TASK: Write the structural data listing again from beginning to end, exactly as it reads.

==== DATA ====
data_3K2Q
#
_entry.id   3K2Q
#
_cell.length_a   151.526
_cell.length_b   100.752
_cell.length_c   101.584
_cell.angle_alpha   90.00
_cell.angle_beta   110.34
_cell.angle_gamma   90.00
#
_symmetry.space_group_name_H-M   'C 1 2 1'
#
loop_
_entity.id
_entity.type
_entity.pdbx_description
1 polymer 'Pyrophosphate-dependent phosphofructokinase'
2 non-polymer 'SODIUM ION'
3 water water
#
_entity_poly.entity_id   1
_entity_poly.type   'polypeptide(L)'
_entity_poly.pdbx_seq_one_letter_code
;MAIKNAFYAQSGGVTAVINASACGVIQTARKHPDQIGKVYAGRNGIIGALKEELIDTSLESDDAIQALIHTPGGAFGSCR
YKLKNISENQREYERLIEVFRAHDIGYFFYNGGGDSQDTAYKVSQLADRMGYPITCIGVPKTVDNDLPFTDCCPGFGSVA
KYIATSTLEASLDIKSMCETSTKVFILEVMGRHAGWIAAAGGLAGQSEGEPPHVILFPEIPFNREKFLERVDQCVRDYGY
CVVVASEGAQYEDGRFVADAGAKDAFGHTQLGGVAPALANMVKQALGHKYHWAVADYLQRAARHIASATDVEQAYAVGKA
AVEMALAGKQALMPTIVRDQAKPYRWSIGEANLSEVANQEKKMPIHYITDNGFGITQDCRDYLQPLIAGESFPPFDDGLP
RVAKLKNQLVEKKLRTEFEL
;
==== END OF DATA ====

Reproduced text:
data_3K2Q
#
_entry.id   3K2Q
#
_cell.length_a   151.526
_cell.length_b   100.752
_cell.length_c   101.584
_cell.angle_alpha   90.00
_cell.angle_beta   110.34
_cell.angle_gamma   90.00
#
_symmetry.space_group_name_H-M   'C 1 2 1'
#
loop_
_entity.id
_entity.type
_entity.pdbx_description
1 polymer 'Pyrophosphate-dependent phosphofructokinase'
2 non-polymer 'SODIUM ION'
3 water water
#
_entity_poly.entity_id   1
_entity_poly.type   'polypeptide(L)'
_entity_poly.pdbx_seq_one_letter_code
;MAIKNAFYAQSGGVTAVINASACGVIQTARKHPDQIGKVYAGRNGIIGALKEELIDTSLESDDAIQALIHTPGGAFGSCR
YKLKNISENQREYERLIEVFRAHDIGYFFYNGGGDSQDTAYKVSQLADRMGYPITCIGVPKTVDNDLPFTDCCPGFGSVA
KYIATSTLEASLDIKSMCETSTKVFILEVMGRHAGWIAAAGGLAGQSEGEPPHVILFPEIPFNREKFLERVDQCVRDYGY
CVVVASEGAQYEDGRFVADAGAKDAFGHTQLGGVAPALANMVKQALGHKYHWAVADYLQRAARHIASATDVEQAYAVGKA
AVEMALAGKQALMPTIVRDQAKPYRWSIGEANLSEVANQEKKMPIHYITDNGFGITQDCRDYLQPLIAGESFPPFDDGLP
RVAKLKNQLVEKKLRTEFEL
;